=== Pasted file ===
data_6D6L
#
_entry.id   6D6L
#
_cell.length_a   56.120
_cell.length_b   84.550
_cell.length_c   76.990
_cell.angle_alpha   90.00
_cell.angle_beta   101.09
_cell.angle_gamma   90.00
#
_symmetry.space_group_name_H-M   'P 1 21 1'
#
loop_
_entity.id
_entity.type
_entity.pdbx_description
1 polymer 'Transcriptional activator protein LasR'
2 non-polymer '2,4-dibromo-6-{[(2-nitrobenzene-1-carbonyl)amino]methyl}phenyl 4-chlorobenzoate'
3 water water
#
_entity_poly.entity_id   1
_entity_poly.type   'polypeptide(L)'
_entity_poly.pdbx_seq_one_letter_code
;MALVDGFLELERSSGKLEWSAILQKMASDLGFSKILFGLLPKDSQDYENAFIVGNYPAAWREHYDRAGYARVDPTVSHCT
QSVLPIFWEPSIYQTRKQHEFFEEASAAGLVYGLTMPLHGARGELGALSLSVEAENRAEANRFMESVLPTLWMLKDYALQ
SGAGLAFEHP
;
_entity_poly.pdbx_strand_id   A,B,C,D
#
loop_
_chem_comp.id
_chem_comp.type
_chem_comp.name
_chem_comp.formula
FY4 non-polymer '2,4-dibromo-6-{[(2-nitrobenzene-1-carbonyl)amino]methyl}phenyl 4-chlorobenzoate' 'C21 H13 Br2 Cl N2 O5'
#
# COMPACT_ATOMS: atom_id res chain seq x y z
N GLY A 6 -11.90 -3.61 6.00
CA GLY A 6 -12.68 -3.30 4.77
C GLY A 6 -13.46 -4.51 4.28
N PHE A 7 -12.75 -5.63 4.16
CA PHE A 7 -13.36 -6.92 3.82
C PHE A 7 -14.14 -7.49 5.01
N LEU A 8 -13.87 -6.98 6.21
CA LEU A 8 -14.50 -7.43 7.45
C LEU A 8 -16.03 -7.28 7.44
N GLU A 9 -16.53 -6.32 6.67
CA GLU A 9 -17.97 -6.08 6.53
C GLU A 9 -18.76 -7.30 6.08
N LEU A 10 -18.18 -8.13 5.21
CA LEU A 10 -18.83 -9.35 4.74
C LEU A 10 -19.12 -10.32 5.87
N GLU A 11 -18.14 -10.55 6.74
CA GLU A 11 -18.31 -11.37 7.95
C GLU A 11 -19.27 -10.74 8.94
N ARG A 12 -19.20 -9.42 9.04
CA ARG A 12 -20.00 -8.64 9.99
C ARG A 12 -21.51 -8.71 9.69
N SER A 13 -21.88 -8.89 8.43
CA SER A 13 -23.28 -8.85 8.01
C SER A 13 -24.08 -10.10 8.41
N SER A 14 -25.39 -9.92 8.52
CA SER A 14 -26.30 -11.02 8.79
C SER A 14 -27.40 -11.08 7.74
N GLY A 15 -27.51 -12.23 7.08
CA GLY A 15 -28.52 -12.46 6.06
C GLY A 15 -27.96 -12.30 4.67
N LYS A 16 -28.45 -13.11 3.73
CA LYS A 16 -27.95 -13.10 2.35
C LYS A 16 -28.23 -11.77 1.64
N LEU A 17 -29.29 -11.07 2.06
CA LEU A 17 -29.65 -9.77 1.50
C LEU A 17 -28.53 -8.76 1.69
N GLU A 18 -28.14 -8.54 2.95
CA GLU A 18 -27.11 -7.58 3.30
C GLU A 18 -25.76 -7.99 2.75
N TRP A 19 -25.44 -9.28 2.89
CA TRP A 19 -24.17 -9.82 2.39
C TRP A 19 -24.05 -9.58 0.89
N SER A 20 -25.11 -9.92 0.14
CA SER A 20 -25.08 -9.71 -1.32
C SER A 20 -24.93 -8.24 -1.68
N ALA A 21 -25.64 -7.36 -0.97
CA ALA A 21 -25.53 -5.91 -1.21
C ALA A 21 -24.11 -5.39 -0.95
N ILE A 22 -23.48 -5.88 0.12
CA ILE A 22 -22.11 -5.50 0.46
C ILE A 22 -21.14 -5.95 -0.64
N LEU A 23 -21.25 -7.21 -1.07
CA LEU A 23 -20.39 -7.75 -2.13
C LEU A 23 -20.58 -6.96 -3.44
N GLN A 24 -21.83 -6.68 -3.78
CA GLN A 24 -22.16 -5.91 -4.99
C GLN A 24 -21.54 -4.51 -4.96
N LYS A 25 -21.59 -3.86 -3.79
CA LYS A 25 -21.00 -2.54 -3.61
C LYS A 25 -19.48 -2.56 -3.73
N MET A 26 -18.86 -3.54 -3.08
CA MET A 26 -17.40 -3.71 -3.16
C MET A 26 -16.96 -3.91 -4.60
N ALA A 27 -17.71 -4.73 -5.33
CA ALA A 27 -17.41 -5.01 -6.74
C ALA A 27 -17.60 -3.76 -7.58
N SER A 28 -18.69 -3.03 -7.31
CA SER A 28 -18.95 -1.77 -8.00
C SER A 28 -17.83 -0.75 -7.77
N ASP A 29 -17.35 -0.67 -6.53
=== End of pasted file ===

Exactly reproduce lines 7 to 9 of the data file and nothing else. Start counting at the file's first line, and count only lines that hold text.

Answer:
_cell.length_c   76.990
_cell.angle_alpha   90.00
_cell.angle_beta   101.09